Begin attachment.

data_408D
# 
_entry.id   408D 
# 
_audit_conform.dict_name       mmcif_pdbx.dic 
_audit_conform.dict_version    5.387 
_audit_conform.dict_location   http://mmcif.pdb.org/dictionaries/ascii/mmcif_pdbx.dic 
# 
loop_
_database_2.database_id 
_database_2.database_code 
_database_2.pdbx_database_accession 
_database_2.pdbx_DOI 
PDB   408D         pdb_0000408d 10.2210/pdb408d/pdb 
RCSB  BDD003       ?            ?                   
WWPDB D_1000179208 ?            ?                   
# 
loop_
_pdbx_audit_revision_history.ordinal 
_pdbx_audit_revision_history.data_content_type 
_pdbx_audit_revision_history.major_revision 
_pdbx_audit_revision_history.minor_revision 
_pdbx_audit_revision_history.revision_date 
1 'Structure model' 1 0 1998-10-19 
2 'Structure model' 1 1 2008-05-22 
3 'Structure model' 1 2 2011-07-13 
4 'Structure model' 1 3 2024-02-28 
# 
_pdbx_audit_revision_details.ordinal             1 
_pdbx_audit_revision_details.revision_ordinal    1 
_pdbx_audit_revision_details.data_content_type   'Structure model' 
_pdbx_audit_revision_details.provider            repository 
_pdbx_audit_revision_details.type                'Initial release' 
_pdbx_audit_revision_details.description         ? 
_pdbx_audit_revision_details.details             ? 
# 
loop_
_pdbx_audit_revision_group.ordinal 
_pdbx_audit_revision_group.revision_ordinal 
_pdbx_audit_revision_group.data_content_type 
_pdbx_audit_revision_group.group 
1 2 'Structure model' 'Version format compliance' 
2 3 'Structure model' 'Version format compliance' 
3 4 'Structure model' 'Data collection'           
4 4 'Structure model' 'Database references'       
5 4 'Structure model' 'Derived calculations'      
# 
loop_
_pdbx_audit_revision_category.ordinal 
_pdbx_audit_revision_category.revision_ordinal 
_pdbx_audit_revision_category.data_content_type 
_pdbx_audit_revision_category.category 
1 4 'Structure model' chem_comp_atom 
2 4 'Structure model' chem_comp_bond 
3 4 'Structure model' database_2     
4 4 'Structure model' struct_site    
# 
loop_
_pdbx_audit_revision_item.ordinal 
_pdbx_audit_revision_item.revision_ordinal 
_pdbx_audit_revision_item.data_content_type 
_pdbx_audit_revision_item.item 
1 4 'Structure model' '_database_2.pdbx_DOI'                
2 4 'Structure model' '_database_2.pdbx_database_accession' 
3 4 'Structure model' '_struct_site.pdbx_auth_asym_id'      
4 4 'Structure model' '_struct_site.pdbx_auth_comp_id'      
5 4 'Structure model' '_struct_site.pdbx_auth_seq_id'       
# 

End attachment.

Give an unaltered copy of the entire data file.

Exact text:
data_408D
# 
_entry.id   408D 
# 
_audit_conform.dict_name       mmcif_pdbx.dic 
_audit_conform.dict_version    5.387 
_audit_conform.dict_location   http://mmcif.pdb.org/dictionaries/ascii/mmcif_pdbx.dic 
# 
loop_
_database_2.database_id 
_database_2.database_code 
_database_2.pdbx_database_accession 
_database_2.pdbx_DOI 
PDB   408D         pdb_0000408d 10.2210/pdb408d/pdb 
RCSB  BDD003       ?            ?                   
WWPDB D_1000179208 ?            ?                   
# 
loop_
_pdbx_audit_revision_history.ordinal 
_pdbx_audit_revision_history.data_content_type 
_pdbx_audit_revision_history.major_revision 
_pdbx_audit_revision_history.minor_revision 
_pdbx_audit_revision_history.revision_date 
1 'Structure model' 1 0 1998-10-19 
2 'Structure model' 1 1 2008-05-22 
3 'Structure model' 1 2 2011-07-13 
4 'Structure model' 1 3 2024-02-28 
# 
_pdbx_audit_revision_details.ordinal             1 
_pdbx_audit_revision_details.revision_ordinal    1 
_pdbx_audit_revision_details.data_content_type   'Structure model' 
_pdbx_audit_revision_details.provider            repository 
_pdbx_audit_revision_details.type                'Initial release' 
_pdbx_audit_revision_details.description         ? 
_pdbx_audit_revision_details.details             ? 
# 
loop_
_pdbx_audit_revision_group.ordinal 
_pdbx_audit_revision_group.revision_ordinal 
_pdbx_audit_revision_group.data_content_type 
_pdbx_audit_revision_group.group 
1 2 'Structure model' 'Version format compliance' 
2 3 'Structure model' 'Version format compliance' 
3 4 'Structure model' 'Data collection'           
4 4 'Structure model' 'Database references'       
5 4 'Structure model' 'Derived calculations'      
# 
loop_
_pdbx_audit_revision_category.ordinal 
_pdbx_audit_revision_category.revision_ordinal 
_pdbx_audit_revision_category.data_content_type 
_pdbx_audit_revision_category.category 
1 4 'Structure model' chem_comp_atom 
2 4 'Structure model' chem_comp_bond 
3 4 'Structure model' database_2     
4 4 'Structure model' struct_site    
# 
loop_
_pdbx_audit_revision_item.ordinal 
_pdbx_audit_revision_item.revision_ordinal 
_pdbx_audit_revision_item.data_content_type 
_pdbx_audit_revision_item.item 
1 4 'Structure model' '_database_2.pdbx_DOI'                
2 4 'Structure model' '_database_2.pdbx_database_accession' 
3 4 'Structure model' '_struct_site.pdbx_auth_asym_id'      
4 4 'Structure model' '_struct_site.pdbx_auth_comp_id'      
5 4 'Structure model' '_struct_site.pdbx_auth_seq_id'       
# 